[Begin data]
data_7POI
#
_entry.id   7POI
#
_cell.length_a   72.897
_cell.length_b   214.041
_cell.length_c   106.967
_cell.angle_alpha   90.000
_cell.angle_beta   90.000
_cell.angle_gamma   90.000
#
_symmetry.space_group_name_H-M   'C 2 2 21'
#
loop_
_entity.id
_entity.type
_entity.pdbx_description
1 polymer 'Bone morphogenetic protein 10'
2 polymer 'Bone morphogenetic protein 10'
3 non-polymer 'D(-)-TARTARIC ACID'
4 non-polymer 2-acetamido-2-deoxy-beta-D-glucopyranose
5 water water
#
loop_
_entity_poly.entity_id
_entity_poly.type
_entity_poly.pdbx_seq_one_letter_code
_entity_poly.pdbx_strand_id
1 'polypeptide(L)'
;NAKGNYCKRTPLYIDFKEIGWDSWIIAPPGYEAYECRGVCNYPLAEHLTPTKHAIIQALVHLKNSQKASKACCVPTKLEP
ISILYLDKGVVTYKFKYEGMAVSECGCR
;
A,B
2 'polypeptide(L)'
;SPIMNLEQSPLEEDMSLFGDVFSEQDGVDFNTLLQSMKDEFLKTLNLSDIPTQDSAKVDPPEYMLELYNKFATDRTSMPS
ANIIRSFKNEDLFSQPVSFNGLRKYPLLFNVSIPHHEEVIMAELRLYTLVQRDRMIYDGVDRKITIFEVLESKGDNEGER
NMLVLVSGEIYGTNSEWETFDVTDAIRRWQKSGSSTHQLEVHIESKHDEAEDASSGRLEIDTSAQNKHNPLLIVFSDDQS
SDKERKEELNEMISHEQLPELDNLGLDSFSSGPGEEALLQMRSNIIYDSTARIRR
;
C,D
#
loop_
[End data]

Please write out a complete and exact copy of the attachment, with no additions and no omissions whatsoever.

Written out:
data_7POI
#
_entry.id   7POI
#
_cell.length_a   72.897
_cell.length_b   214.041
_cell.length_c   106.967
_cell.angle_alpha   90.000
_cell.angle_beta   90.000
_cell.angle_gamma   90.000
#
_symmetry.space_group_name_H-M   'C 2 2 21'
#
loop_
_entity.id
_entity.type
_entity.pdbx_description
1 polymer 'Bone morphogenetic protein 10'
2 polymer 'Bone morphogenetic protein 10'
3 non-polymer 'D(-)-TARTARIC ACID'
4 non-polymer 2-acetamido-2-deoxy-beta-D-glucopyranose
5 water water
#
loop_
_entity_poly.entity_id
_entity_poly.type
_entity_poly.pdbx_seq_one_letter_code
_entity_poly.pdbx_strand_id
1 'polypeptide(L)'
;NAKGNYCKRTPLYIDFKEIGWDSWIIAPPGYEAYECRGVCNYPLAEHLTPTKHAIIQALVHLKNSQKASKACCVPTKLEP
ISILYLDKGVVTYKFKYEGMAVSECGCR
;
A,B
2 'polypeptide(L)'
;SPIMNLEQSPLEEDMSLFGDVFSEQDGVDFNTLLQSMKDEFLKTLNLSDIPTQDSAKVDPPEYMLELYNKFATDRTSMPS
ANIIRSFKNEDLFSQPVSFNGLRKYPLLFNVSIPHHEEVIMAELRLYTLVQRDRMIYDGVDRKITIFEVLESKGDNEGER
NMLVLVSGEIYGTNSEWETFDVTDAIRRWQKSGSSTHQLEVHIESKHDEAEDASSGRLEIDTSAQNKHNPLLIVFSDDQS
SDKERKEELNEMISHEQLPELDNLGLDSFSSGPGEEALLQMRSNIIYDSTARIRR
;
C,D
#
loop_